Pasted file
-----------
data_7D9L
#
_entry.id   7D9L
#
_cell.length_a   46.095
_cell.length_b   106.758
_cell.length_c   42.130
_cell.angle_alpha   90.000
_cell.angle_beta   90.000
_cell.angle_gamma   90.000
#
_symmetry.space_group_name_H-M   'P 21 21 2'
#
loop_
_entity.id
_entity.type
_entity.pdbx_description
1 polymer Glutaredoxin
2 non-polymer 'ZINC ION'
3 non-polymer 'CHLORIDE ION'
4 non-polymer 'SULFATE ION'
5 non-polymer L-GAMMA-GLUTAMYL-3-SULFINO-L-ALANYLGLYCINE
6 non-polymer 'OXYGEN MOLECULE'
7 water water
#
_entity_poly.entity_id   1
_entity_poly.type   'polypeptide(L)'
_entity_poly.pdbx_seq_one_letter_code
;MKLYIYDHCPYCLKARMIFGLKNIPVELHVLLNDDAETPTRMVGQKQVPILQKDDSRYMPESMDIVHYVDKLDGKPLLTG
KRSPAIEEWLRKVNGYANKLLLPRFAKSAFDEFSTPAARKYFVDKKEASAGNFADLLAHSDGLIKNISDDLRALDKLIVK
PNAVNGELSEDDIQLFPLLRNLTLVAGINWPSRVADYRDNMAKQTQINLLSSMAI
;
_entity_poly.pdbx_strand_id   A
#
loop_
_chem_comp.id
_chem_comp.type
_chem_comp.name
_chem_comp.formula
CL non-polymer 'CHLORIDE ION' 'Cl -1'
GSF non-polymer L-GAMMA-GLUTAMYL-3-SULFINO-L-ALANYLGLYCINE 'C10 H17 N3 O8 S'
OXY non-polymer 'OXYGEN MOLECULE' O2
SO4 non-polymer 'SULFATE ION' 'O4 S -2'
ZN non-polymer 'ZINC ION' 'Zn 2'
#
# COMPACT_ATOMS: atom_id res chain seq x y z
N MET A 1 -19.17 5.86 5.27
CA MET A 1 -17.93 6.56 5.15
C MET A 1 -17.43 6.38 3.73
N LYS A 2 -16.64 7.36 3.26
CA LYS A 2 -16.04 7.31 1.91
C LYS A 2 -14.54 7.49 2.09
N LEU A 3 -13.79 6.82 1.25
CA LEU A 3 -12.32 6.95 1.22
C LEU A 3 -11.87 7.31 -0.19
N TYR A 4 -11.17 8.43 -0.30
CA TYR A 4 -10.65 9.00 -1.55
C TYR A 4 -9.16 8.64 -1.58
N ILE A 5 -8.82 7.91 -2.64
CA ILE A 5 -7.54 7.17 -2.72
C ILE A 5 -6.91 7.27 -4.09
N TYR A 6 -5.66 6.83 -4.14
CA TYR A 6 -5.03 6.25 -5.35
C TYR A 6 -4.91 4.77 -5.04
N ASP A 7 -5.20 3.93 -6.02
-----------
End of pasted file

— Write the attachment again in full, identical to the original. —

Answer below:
data_7D9L
#
_entry.id   7D9L
#
_cell.length_a   46.095
_cell.length_b   106.758
_cell.length_c   42.130
_cell.angle_alpha   90.000
_cell.angle_beta   90.000
_cell.angle_gamma   90.000
#
_symmetry.space_group_name_H-M   'P 21 21 2'
#
loop_
_entity.id
_entity.type
_entity.pdbx_description
1 polymer Glutaredoxin
2 non-polymer 'ZINC ION'
3 non-polymer 'CHLORIDE ION'
4 non-polymer 'SULFATE ION'
5 non-polymer L-GAMMA-GLUTAMYL-3-SULFINO-L-ALANYLGLYCINE
6 non-polymer 'OXYGEN MOLECULE'
7 water water
#
_entity_poly.entity_id   1
_entity_poly.type   'polypeptide(L)'
_entity_poly.pdbx_seq_one_letter_code
;MKLYIYDHCPYCLKARMIFGLKNIPVELHVLLNDDAETPTRMVGQKQVPILQKDDSRYMPESMDIVHYVDKLDGKPLLTG
KRSPAIEEWLRKVNGYANKLLLPRFAKSAFDEFSTPAARKYFVDKKEASAGNFADLLAHSDGLIKNISDDLRALDKLIVK
PNAVNGELSEDDIQLFPLLRNLTLVAGINWPSRVADYRDNMAKQTQINLLSSMAI
;
_entity_poly.pdbx_strand_id   A
#
loop_
_chem_comp.id
_chem_comp.type
_chem_comp.name
_chem_comp.formula
CL non-polymer 'CHLORIDE ION' 'Cl -1'
GSF non-polymer L-GAMMA-GLUTAMYL-3-SULFINO-L-ALANYLGLYCINE 'C10 H17 N3 O8 S'
OXY non-polymer 'OXYGEN MOLECULE' O2
SO4 non-polymer 'SULFATE ION' 'O4 S -2'
ZN non-polymer 'ZINC ION' 'Zn 2'
#
# COMPACT_ATOMS: atom_id res chain seq x y z
N MET A 1 -19.17 5.86 5.27
CA MET A 1 -17.93 6.56 5.15
C MET A 1 -17.43 6.38 3.73
N LYS A 2 -16.64 7.36 3.26
CA LYS A 2 -16.04 7.31 1.91
C LYS A 2 -14.54 7.49 2.09
N LEU A 3 -13.79 6.82 1.25
CA LEU A 3 -12.32 6.95 1.22
C LEU A 3 -11.87 7.31 -0.19
N TYR A 4 -11.17 8.43 -0.30
CA TYR A 4 -10.65 9.00 -1.55
C TYR A 4 -9.16 8.64 -1.58
N ILE A 5 -8.82 7.91 -2.64
CA ILE A 5 -7.54 7.17 -2.72
C ILE A 5 -6.91 7.27 -4.09
N TYR A 6 -5.66 6.83 -4.14
CA TYR A 6 -5.03 6.25 -5.35
C TYR A 6 -4.91 4.77 -5.04
N ASP A 7 -5.20 3.93 -6.02